Wageningen Bioveterinary Research (WBVR) has demonstrated that the most common species of mosquito in the Netherlands, Culex (Cx.) pipiens, known as the common mosquito, is able to spread Rift Valley fever virus (RVFV). Previous research showed that lambs in the Netherlands are extremely susceptible to this virus.
Spread of RVFV
In initial experiments, the virus was added to blood that was then artificially fed to the mosquitoes. These experiments revealed that the mosquitoes are able to take in the virus, facilitate propagation, and pass it on in their saliva.
Research was subsequently conducted into whether the mosquitoes can become infected when feeding on lambs infected with RVFV. Virus transmission from lamb to mosquito turned out to be astonishingly efficient, even if it appeared to be restricted to the period when the virus count in the blood was at a maximum.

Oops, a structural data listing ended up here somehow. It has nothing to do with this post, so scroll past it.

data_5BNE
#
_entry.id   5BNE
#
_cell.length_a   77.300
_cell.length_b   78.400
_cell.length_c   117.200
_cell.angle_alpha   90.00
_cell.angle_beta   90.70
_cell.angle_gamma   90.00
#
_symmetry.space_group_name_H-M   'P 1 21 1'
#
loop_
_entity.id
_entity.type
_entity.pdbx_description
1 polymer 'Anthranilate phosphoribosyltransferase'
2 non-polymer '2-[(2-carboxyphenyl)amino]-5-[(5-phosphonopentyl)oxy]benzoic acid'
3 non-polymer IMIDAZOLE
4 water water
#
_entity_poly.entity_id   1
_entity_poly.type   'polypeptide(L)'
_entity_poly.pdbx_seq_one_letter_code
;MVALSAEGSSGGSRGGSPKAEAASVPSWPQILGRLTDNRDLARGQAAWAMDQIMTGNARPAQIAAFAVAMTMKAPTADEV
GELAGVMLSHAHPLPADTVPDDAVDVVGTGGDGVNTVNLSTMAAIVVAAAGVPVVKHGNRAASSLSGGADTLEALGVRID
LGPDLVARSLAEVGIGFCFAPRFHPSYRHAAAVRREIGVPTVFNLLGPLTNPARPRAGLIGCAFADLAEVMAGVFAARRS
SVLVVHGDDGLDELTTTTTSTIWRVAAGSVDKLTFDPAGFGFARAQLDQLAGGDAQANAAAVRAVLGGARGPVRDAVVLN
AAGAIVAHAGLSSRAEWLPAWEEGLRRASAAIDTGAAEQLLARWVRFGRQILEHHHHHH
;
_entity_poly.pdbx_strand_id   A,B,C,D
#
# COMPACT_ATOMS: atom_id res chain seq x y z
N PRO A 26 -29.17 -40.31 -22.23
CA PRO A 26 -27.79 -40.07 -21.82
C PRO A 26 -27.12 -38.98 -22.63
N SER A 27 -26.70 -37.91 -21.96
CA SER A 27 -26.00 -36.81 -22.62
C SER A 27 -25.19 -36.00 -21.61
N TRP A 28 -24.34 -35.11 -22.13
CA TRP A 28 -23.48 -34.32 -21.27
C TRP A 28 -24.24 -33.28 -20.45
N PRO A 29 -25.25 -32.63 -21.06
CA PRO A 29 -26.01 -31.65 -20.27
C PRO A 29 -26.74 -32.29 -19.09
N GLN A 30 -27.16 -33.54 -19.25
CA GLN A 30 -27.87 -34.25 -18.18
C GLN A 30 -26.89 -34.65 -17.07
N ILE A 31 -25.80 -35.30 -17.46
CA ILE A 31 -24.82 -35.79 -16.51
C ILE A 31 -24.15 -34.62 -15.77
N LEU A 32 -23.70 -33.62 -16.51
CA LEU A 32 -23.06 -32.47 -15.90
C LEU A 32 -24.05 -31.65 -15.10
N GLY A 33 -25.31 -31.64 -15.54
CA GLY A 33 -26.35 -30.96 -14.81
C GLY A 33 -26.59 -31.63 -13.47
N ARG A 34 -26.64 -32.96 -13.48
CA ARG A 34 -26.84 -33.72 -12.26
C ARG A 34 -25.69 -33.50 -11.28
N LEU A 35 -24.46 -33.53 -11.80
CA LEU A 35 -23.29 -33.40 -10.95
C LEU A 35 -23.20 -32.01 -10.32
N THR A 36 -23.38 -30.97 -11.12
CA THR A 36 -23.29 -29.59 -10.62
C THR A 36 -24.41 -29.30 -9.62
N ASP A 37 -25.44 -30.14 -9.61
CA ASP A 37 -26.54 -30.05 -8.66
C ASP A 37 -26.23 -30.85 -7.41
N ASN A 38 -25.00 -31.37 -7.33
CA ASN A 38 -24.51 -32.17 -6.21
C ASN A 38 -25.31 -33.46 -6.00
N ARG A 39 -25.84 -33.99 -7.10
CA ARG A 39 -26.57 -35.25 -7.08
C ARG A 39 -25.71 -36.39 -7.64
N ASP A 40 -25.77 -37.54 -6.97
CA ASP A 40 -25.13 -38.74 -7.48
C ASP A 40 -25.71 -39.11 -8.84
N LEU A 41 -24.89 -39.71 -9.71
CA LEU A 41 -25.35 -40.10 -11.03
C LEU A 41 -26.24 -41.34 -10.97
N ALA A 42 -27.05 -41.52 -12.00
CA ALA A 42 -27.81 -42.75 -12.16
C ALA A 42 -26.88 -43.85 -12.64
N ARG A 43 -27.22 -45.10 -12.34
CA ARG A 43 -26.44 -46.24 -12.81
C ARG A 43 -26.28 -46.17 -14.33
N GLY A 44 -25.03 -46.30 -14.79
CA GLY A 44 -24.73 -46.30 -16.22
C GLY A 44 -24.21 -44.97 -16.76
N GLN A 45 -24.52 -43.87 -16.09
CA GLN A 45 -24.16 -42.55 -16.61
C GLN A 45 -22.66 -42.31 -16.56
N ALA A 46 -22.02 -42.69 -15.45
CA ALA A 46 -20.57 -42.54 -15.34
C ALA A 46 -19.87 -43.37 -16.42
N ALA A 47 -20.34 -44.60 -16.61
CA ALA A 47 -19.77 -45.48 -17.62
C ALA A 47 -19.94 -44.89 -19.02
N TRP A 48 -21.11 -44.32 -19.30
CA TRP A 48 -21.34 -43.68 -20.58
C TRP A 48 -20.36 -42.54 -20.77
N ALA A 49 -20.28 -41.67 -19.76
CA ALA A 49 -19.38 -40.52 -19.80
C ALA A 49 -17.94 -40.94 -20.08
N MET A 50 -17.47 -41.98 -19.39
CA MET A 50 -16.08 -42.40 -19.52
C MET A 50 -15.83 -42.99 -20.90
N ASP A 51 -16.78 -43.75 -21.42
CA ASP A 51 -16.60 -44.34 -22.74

In addition, raised virus replication in the skin was observed, which was associated with a local inflammatory response caused by the mosquito bites. More detailed research will be conducted this year in order to confirm this last conclusion and to study thoroughly the entire cycle of virus transmission between lambs and mosquitoes.
Rift Valley fever virus
Rift Valley fever virus (RVFV) is a virus that is spread by mosquitoes. The virus can cause serious illness in farm animals. Infection of new-born lambs results in death and infection of gestating ewes results in abortion. RVFV infection in humans usually leads to flu-like symptoms, but may cause extremely serious illness in a small percentage of cases which may even result in death. The virus currently occurs primarily on the African continent and the Arabian Peninsula, but there is a risk that it will spread further, much like the West Nile, Chikungunya and Zika viruses.